Dan Erlewine: And tuck, it takes a while. It's like making a cupcake or something. Now you want to tighten it. Get a hook like here, here, so you're balancing the pole all the way around. Right now while it's still wet, take a break and cut this off. Don't cut the head. You can't cut it very easily when it's all dry, leave a little peeking above. Good.

Lauren Johnson: That had me so nervous.

Dan Erlewine: Did it really?

Lauren Johnson: It really did. He was like, "don't touch the head." I was like, "oh God, that'd be a great way for the video to end."

Dan Erlewine: That sounds killer. And let it really dry and come back and check it out. Tada!

Lauren Johnson: Oh man. It's so cool. I'm so excited.

Dan Erlewine: It really is.

Lauren Johnson: Yep.

Reinstalling the neck and new tuners

Dan Erlewine: Let's put it together. It just takes a couple of snugs once you...

Now we can put strings on it, but really these tuners are not going to work anymore. That one's bent and the plastic's crumbling. So as a thank you present for working on this video, I present you with some Waverly Uke tuning machines.

Lauren Johnson: My goodness. Well thank you so much, Dan. Oh, a little sticker. Holy cow! These are beautiful [on-screen text reads: Waverly Ukulele Tuners]. Oh my word.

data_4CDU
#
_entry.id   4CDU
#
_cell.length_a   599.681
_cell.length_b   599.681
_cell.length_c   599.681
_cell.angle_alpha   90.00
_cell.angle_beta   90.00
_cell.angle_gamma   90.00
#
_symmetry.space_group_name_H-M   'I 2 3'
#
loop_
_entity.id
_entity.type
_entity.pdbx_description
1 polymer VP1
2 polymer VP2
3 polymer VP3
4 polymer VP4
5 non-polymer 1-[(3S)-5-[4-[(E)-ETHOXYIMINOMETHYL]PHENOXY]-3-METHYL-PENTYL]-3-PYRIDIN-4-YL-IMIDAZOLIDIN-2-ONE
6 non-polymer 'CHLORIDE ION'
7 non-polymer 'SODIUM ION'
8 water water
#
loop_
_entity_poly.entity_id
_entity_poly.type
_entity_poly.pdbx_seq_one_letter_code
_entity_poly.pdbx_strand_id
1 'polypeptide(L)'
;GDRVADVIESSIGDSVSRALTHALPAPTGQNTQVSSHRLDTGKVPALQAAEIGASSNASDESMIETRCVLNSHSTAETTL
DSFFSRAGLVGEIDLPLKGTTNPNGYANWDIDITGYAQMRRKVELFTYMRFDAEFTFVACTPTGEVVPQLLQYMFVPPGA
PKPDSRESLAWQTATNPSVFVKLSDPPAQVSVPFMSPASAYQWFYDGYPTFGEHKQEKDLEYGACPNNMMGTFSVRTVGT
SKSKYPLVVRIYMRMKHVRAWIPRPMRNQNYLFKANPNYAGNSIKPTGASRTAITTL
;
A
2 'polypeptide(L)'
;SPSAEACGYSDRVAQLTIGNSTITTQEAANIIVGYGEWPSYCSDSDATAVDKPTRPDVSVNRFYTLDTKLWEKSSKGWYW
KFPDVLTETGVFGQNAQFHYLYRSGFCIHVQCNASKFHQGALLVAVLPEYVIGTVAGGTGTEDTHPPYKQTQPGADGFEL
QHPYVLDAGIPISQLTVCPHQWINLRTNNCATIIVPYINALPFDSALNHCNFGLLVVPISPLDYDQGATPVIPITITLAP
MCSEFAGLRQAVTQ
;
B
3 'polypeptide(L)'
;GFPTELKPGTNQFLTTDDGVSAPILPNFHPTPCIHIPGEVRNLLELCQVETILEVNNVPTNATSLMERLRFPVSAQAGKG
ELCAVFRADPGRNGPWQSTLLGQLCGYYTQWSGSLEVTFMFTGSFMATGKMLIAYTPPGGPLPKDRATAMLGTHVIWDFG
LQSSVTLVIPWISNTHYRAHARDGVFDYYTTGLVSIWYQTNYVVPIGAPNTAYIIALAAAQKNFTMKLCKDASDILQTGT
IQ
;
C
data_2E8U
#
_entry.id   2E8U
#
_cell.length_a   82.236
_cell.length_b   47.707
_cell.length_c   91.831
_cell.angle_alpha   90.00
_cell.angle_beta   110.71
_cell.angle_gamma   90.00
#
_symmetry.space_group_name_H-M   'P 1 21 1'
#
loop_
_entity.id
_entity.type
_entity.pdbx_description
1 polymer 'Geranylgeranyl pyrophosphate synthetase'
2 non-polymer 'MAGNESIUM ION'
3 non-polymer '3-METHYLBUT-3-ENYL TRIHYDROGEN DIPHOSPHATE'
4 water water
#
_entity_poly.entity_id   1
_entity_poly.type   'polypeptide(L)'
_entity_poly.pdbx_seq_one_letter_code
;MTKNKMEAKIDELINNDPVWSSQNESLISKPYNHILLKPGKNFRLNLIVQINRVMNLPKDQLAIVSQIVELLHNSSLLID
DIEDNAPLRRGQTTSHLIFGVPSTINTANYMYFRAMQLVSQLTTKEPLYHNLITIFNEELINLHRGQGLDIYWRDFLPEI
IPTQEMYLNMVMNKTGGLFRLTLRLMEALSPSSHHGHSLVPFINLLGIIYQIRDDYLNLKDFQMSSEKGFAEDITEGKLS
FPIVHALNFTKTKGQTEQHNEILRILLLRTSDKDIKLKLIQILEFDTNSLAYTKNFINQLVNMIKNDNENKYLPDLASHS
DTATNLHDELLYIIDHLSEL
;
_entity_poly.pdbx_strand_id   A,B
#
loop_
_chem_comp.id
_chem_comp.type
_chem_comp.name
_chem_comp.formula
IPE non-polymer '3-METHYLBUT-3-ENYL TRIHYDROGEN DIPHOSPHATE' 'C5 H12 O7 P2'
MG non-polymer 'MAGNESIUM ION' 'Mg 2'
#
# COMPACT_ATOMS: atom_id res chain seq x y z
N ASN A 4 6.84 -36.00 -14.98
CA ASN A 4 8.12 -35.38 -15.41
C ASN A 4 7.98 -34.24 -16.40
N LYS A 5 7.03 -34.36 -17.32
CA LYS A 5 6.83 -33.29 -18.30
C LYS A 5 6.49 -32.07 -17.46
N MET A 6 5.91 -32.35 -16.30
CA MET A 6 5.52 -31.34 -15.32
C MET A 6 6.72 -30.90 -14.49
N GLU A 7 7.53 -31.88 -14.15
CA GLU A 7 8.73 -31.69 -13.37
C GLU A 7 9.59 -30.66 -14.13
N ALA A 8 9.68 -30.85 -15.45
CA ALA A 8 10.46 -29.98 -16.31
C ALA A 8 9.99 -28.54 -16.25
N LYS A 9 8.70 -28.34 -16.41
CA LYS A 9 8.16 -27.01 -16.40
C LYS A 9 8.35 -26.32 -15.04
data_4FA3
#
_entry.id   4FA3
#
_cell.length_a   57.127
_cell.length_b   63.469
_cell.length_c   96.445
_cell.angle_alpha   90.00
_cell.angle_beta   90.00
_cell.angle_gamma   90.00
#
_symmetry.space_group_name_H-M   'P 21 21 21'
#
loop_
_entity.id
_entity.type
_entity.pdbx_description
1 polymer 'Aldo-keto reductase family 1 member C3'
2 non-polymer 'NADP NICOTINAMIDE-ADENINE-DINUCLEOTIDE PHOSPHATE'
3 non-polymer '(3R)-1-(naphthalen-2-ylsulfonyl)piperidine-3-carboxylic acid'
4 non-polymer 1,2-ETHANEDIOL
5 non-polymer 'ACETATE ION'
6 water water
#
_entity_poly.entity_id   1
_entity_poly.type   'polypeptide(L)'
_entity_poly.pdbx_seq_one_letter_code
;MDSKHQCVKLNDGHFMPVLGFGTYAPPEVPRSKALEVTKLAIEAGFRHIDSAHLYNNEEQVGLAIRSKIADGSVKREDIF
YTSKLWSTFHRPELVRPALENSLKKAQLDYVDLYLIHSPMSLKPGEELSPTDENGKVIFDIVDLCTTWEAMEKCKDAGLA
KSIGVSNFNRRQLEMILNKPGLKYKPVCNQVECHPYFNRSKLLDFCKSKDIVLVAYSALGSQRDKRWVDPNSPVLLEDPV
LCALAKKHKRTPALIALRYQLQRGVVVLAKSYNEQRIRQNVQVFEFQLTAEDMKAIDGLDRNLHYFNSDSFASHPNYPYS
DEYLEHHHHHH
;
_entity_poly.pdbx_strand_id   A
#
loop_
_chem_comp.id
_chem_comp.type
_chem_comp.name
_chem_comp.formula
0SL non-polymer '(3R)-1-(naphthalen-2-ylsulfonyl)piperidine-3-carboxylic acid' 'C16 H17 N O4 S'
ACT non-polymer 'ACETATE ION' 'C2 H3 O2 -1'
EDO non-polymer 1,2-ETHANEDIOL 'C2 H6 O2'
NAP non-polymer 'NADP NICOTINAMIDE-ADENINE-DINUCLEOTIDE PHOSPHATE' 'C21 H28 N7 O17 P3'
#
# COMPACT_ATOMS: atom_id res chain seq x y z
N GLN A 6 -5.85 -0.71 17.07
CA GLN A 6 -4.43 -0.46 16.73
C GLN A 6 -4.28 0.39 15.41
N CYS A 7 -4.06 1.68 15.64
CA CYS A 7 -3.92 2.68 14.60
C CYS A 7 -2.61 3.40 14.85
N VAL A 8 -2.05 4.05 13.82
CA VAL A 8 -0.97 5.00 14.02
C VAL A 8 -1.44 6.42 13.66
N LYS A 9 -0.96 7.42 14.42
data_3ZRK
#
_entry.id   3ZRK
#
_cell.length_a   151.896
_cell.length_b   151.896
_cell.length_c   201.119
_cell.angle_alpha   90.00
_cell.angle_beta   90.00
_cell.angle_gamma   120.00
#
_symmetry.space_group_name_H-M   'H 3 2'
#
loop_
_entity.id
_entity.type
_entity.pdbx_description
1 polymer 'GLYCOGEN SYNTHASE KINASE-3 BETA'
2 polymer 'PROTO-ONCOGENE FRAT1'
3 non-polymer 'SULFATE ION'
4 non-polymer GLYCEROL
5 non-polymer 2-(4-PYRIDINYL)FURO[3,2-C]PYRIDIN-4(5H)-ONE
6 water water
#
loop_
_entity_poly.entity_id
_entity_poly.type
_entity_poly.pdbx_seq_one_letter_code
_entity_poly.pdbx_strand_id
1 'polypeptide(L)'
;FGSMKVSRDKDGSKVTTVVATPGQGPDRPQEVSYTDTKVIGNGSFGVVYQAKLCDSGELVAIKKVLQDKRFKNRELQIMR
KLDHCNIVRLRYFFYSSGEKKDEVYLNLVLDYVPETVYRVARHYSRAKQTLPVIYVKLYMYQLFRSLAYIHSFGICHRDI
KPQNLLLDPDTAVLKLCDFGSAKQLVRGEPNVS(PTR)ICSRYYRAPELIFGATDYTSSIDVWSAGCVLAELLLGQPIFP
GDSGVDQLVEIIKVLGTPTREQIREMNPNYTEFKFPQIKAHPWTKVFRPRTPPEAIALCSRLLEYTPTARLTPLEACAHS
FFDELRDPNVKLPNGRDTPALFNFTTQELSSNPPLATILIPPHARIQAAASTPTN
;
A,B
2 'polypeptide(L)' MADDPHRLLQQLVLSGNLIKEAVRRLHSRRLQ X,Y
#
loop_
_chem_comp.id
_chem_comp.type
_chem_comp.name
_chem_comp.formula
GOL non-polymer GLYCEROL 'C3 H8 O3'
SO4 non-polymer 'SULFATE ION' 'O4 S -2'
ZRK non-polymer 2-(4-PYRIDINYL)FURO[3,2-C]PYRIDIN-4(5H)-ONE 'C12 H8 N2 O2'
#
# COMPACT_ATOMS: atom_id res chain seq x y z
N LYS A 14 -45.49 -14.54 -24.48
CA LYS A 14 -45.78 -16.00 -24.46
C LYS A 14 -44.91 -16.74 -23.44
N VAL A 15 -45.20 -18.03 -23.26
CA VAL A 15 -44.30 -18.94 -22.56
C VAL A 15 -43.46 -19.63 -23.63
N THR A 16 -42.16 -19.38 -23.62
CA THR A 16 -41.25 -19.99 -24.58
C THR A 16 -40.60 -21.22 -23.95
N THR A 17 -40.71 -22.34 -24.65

Dan Erlewine: It's coah.

Lauren Johnson: God, they're so pretty. You did good Dan.

Dan Erlewine: You did this.

Lauren Johnson: I mean, this is great pick. Look at that. It's a real banjo [on-screen text reads: StewMac Stringwinder].

Dan Erlewine: Wow. They'll go out of tune for a while. Because it's going to stretch here at the loop end. It's yours. Congratulations.

Lauren Johnson: Well, thank you very much. Wow. I wouldn't have been able to do it if you hadn't have shown me how.

Dan Erlewine: Maybe, but you can do it next time.

Lauren Johnson: Next time.

Dan Erlewine: I got one coming in, you're hired.

Lauren Johnson: Sounds great. I'll be here.

Dan Erlewine: Take it away Lauren. First try. Sounds good, so far.

Speaker 3: (singing)

Dan Erlewine: (singing)

Speaker 3: That's really great guys.



Dan Erlewine

Guitar Repairman and Builder